Teaming Up to Meet GenZ Learning Needs
Letter From The Chair
Expanded EO Mission
Since its start in the early 1970s, Engineering Outreach (EO) has focused on delivering graduate/professional education to students at a distance in the US and internationally. Continuing this tradition, EO is now partnering with Mechanical Engineering and other academic departments in our college to focus on Generation Z (GenZ) students, ages 17-22. Currently, these learners incorporate online digital media (e.g., YouTube, Khan Academy) throughout their academic careers. Related pedagogical studies indicate that GenZ learners find short and focused content presentations, followed by interaction and assessment, to be more effective than traditional 50-minute lectures.
Next Generation Curriculum
The challenge for technical content specialists is to create and maintain learning engagement throughout the teaching-learning process. This requires pedagogical approaches rising above the ‘noise’ of simply wading through monotonous lectures or looking up answers online without the backdrop of social learning processes that lead to content mastery. Research shows that short, topic focused presentations, followed by interactive discussion/problem solving, mentoring, and assessment, are a more effective way for individuals to learn. In this ‘blended’ approach, one-way (teacher-to- learner) lectures are replaced by an integrated approach combining professionally produced learning modules (between five to ten minutes in length), in-class hands-on learning activities, student-student interaction, problem sets that emphasize transferring knowledge/skills to new situations, assessment, and remediation strategies (including re-viewing the learning modules).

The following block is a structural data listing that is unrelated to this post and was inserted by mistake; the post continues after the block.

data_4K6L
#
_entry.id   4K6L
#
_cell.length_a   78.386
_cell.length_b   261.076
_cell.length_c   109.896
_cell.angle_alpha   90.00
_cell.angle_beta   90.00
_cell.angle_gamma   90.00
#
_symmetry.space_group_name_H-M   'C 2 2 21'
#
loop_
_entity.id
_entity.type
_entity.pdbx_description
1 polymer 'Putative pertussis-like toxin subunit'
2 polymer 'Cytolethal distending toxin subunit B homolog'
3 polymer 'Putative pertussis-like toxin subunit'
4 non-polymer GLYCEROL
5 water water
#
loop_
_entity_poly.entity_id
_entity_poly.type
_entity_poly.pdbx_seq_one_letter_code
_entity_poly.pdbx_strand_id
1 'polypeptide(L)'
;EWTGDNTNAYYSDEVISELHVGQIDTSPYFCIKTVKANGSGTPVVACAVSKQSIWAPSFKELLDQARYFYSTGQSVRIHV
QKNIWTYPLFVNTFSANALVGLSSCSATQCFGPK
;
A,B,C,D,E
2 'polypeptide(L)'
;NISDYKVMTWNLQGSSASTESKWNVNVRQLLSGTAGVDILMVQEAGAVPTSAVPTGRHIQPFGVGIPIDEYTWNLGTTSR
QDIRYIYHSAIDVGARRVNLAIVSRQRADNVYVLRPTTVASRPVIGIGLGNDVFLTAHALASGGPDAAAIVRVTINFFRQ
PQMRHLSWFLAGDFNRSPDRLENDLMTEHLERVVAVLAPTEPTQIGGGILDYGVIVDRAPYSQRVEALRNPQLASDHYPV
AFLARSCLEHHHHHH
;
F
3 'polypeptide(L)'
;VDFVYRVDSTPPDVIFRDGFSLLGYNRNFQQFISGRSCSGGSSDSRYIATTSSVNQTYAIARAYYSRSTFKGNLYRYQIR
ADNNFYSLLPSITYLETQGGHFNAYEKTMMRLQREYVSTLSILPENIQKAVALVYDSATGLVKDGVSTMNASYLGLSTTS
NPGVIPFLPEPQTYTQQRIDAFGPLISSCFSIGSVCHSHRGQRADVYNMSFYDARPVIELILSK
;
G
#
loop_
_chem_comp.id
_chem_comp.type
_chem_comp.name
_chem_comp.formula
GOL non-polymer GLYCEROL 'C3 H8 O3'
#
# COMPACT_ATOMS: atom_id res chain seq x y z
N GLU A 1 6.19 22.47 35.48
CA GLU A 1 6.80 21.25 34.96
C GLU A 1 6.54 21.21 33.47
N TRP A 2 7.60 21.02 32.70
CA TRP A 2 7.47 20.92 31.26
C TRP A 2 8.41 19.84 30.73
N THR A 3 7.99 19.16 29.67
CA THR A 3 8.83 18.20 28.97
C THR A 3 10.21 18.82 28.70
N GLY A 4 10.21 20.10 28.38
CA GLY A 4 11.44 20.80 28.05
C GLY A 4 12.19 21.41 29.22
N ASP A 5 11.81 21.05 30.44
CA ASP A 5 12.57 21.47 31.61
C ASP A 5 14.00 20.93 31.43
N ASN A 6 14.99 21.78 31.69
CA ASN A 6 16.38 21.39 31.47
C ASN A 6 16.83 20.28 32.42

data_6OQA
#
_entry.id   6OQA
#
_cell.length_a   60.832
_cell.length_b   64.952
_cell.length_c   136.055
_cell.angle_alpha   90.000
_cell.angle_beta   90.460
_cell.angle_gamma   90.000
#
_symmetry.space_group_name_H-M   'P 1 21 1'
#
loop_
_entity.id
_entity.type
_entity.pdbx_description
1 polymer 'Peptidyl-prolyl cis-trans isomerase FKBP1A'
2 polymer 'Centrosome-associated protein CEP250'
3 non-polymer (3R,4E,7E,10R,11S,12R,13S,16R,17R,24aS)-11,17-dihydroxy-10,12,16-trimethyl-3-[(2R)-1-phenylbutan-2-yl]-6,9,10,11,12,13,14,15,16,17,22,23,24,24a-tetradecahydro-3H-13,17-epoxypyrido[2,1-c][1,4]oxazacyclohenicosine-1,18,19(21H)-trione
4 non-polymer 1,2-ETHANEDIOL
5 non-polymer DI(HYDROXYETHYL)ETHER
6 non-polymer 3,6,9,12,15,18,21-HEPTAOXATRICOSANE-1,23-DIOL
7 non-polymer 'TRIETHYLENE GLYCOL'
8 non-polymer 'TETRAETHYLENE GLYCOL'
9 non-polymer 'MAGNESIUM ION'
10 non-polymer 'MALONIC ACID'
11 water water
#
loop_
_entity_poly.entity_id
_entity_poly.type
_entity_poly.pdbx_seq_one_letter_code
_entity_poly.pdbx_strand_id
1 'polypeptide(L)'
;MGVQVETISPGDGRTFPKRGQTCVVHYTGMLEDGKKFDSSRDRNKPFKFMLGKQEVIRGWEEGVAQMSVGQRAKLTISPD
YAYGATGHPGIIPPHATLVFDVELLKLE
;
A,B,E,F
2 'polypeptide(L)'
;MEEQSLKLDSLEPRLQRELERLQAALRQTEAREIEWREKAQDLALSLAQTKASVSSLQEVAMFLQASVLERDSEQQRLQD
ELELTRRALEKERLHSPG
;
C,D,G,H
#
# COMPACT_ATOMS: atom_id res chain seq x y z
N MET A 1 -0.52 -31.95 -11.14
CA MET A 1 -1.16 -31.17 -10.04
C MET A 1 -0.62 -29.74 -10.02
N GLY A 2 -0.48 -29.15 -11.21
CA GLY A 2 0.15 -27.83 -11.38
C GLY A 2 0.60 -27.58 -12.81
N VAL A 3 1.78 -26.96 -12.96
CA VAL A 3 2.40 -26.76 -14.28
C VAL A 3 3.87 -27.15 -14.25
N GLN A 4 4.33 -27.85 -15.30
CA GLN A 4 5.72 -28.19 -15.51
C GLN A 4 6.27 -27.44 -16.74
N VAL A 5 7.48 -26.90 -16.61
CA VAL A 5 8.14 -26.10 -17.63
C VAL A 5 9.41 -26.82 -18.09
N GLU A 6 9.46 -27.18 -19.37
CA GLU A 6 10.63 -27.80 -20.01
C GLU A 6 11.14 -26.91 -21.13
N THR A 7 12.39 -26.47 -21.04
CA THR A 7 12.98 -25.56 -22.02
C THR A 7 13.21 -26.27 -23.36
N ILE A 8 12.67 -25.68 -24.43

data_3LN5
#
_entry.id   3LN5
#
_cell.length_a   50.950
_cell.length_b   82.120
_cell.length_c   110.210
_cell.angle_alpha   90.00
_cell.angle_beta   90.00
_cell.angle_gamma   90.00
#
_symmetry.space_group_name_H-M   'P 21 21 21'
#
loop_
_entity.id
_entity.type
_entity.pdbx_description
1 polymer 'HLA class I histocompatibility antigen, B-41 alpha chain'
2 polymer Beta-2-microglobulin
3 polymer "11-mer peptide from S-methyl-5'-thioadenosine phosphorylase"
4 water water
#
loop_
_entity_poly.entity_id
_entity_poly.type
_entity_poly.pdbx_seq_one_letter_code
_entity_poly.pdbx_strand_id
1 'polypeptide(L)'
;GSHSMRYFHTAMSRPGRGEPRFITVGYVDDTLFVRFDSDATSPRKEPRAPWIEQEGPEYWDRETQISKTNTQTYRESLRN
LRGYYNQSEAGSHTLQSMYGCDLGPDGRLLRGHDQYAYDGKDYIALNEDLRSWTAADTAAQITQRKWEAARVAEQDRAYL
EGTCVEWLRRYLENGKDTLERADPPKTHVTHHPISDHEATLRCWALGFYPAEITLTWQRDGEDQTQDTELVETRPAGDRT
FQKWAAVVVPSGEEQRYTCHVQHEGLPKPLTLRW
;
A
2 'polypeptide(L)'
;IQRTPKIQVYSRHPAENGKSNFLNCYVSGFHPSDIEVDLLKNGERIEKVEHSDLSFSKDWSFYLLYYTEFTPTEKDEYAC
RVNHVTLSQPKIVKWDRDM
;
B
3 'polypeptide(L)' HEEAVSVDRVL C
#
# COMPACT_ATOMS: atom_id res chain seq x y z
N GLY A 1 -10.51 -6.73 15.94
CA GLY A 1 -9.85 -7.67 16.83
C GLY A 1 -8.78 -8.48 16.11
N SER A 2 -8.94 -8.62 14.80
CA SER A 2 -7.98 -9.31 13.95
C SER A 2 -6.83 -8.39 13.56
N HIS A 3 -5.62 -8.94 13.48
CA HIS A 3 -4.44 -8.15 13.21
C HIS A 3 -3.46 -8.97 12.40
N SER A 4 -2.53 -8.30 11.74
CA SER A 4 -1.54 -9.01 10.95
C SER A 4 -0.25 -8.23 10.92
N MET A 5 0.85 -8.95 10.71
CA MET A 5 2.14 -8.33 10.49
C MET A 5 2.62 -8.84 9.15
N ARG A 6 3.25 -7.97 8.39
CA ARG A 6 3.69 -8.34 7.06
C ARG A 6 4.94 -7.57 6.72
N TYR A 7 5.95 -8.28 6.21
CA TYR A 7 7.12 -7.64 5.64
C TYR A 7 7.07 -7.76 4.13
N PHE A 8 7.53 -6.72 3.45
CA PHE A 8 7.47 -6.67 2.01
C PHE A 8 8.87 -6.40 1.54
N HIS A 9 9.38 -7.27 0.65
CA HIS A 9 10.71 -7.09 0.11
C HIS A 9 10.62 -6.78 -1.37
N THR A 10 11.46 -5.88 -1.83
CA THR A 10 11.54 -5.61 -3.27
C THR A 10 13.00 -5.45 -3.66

FE Review Case Study
This instructional model was adopted for the newly reconfigured Fundamentals of Engineering Review Course during the 2018-19 academic year. Nearly 200 video shorts have been created for more than a dozen topic areas featured on the Mechanical Engineering FE Exam. These videos include overviews of different chapters in the FE reference manual (the only online resource available during the exam) as well as step by step solution of simulated exam problems. An online quiz bank consisting of 20-40 representative problems for each topic area (totaling more than 500 FE style problems) has been created to support an online assessment system. As part of the review course, students try out quizzes on each topic before class, watch videos about items connected to concepts/problems which they were most uncertain, come to the weekly review class for large group discussion/problem solving, and then take another online quiz to demonstrate competency on each topic.
FE materials will next be used as pre-assessment and postassessment tools in our engineering science courses. Lessons learned in video creation and in-class facilitation will be applied to improve access to just-in-time learning modules on specific sub-topics, strengthen problem solving skills, and collect classwide performance data for selected topic areas.
Chair, Department of Mechanical Engineering